The news that Google has been forced to withdraw Huawei’s licence for its Android operating is likely the biggest tech story of the year. Thanks to an executive signed by US President Donald Trump, US-based companies have had to nix their support for the Chinese technology manufacturer.
“Huawei Technologies Co Ltd will immediately lose access to updates to the Android operating system, and the next version of its smartphones outside of China will also lose access to popular applications and services including the Google Play Store and Gmail app,” says Reuters.
For those concerned that their current Huawei phones are set to become useless bricks, there’s nothing to be worried about. Existing phones will function as always, but they may no longer be privy to future software and security updates. It means you can probably abandon any hope of seeing Android Q on any Huawei devices. Huawei has since responded to the ban, saying that they’ll continue to issue updates and provide after-sales service. Says the company:
“Huawei has made substantial contributions to the development and growth of Android around the world. As one of Android’s key global partners, we have worked closely with their open-source platform to develop an ecosystem that has benefitted both users and the industry.
Huawei will continue to provide security updates and after-sales services to all existing Huawei and Honor smartphone and tablet products, covering those that have been sold and that are still in stock globally.
We will continue to build a safe and sustainable software ecosystem, in order to provide the best experience for all users globally.”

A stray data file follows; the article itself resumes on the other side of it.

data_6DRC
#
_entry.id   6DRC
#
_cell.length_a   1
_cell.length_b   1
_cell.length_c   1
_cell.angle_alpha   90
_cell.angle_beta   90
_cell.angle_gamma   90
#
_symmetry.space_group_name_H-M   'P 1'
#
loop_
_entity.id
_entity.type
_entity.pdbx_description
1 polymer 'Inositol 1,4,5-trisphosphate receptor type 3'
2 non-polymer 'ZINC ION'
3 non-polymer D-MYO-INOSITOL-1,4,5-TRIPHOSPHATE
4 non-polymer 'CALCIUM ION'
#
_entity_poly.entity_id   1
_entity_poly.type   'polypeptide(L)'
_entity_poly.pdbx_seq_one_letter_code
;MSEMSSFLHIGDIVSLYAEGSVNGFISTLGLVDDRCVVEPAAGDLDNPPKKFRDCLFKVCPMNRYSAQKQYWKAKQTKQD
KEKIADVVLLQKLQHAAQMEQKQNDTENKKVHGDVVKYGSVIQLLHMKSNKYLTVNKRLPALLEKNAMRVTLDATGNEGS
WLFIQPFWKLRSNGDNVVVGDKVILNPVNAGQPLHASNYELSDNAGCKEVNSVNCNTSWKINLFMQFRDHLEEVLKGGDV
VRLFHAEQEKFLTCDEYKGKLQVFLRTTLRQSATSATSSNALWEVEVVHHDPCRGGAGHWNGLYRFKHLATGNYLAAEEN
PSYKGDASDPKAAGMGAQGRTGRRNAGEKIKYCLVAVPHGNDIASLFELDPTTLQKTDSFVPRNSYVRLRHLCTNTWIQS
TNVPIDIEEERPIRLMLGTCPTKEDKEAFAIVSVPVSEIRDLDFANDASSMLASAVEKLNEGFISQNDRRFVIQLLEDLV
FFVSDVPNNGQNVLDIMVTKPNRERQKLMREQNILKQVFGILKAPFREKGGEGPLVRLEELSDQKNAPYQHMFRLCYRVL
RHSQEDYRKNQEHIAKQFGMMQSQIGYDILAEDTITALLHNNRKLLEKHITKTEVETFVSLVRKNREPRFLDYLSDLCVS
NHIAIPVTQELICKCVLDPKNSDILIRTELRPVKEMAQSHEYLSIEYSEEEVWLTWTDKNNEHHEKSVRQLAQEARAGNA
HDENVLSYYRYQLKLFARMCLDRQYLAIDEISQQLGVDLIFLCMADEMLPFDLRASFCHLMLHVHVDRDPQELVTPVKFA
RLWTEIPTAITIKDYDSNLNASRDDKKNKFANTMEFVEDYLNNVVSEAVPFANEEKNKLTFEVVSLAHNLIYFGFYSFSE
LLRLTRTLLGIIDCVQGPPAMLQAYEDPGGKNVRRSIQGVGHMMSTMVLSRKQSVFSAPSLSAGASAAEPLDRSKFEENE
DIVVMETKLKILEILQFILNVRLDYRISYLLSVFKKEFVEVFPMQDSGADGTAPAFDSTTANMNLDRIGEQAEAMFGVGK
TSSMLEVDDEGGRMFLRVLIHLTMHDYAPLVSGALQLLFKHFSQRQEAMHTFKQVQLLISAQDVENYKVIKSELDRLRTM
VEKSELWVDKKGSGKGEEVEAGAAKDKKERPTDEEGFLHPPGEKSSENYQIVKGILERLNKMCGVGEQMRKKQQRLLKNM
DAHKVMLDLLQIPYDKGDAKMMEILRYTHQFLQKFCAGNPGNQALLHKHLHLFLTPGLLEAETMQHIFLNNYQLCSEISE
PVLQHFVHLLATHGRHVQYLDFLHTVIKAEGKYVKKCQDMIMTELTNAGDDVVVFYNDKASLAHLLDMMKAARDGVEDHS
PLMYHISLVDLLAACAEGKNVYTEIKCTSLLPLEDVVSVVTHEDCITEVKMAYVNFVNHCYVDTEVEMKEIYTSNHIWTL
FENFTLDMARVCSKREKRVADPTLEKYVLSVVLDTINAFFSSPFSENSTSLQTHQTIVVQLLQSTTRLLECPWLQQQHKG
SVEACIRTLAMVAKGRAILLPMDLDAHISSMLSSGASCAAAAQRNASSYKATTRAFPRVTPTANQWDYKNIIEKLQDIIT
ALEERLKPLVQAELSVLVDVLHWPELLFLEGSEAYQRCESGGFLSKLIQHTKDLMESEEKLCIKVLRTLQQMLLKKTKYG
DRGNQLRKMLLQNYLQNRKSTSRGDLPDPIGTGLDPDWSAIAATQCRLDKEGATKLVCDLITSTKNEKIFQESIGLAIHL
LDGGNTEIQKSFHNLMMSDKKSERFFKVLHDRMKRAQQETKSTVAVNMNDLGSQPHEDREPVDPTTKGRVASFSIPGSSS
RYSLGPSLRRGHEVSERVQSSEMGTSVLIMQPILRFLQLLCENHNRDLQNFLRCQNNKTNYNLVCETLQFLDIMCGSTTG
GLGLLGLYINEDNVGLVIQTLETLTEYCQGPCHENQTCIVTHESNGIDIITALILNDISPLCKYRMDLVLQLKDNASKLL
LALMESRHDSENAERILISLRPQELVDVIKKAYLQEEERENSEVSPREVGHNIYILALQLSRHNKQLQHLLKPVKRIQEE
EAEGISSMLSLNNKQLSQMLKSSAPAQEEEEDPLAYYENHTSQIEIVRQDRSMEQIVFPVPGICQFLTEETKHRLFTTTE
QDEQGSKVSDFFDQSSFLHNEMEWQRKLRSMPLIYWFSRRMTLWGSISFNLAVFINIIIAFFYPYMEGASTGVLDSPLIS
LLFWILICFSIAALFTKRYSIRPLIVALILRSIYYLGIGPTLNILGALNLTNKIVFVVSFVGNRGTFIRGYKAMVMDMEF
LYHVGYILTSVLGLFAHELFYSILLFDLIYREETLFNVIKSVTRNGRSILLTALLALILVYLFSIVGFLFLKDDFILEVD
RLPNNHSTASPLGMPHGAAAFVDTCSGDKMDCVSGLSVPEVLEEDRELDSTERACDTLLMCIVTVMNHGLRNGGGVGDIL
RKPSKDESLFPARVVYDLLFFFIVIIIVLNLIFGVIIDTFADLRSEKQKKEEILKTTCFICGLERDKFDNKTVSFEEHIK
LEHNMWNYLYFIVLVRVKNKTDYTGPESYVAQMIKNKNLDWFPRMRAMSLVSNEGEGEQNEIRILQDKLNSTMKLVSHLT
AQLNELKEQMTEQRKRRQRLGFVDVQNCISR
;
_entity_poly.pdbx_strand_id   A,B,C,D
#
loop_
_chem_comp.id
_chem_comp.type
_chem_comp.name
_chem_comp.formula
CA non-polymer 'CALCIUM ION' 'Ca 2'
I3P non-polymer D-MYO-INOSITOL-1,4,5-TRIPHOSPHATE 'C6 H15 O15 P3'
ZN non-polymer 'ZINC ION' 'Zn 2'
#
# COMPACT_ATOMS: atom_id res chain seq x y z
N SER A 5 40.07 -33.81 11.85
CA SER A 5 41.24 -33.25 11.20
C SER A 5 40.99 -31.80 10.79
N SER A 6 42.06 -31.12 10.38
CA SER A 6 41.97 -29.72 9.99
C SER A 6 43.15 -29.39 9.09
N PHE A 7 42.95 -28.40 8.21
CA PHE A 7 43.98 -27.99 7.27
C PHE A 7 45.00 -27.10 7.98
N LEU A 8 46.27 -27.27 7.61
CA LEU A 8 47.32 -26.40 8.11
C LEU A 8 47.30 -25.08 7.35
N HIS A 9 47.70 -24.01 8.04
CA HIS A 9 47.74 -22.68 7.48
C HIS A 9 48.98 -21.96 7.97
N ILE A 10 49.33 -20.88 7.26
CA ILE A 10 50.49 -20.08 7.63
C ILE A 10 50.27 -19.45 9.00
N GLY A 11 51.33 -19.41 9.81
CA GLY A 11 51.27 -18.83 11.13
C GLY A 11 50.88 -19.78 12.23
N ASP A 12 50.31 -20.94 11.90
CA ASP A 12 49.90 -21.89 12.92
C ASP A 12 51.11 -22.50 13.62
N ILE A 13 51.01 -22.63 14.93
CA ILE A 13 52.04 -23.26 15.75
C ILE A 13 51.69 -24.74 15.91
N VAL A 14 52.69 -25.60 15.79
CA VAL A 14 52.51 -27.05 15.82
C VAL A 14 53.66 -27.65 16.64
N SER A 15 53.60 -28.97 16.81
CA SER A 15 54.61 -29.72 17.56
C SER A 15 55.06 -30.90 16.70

The ban does mean that the planned launch for Huawei’s own folding phone, the Mate X, will be postponed or cancelled, as Huawei scrambles to tailor Android’s AOSP for the Mate X, or their own forked version of Android. The knock-on effect is going to be detrimental for Huawei, who have become the world’s second-biggest mobile phone manufacturer.
Thankfully, the US has temporarily eased the restrictions on Huawei, an action that will stand for the next 90 days. It’ll allow Huawei to continue to support existing products and maintain their networks, but won’t allow then to buy new components to manufacture new products.
“In short, this license will allow operations to continue for existing Huawei mobile phone users and rural broadband networks,” U.S. Secretary of Commerce Wilbur Ross said about the temporary reprieve.
The US commerce department will also evaluate whether to extend the licence period after 90 days. I’d wager that pressure from US chipmakers will see the restrictions eased. According to the Information Technology & Innovation Foundation, US-based companies stand to lose $56.3 billion in export sales over five years from these sorts of restrictions, threatening as many as 74 000 US jobs.
It’s also worth noting that the US government has found precisely zero evidence that Huawei devices are being used to spy on anyone, so this blacklist is based entirely on conjecture. If anybody’s using harvested data for nefarious purposes, it’d be Facebook and Google.
Last Updated: May 21, 2019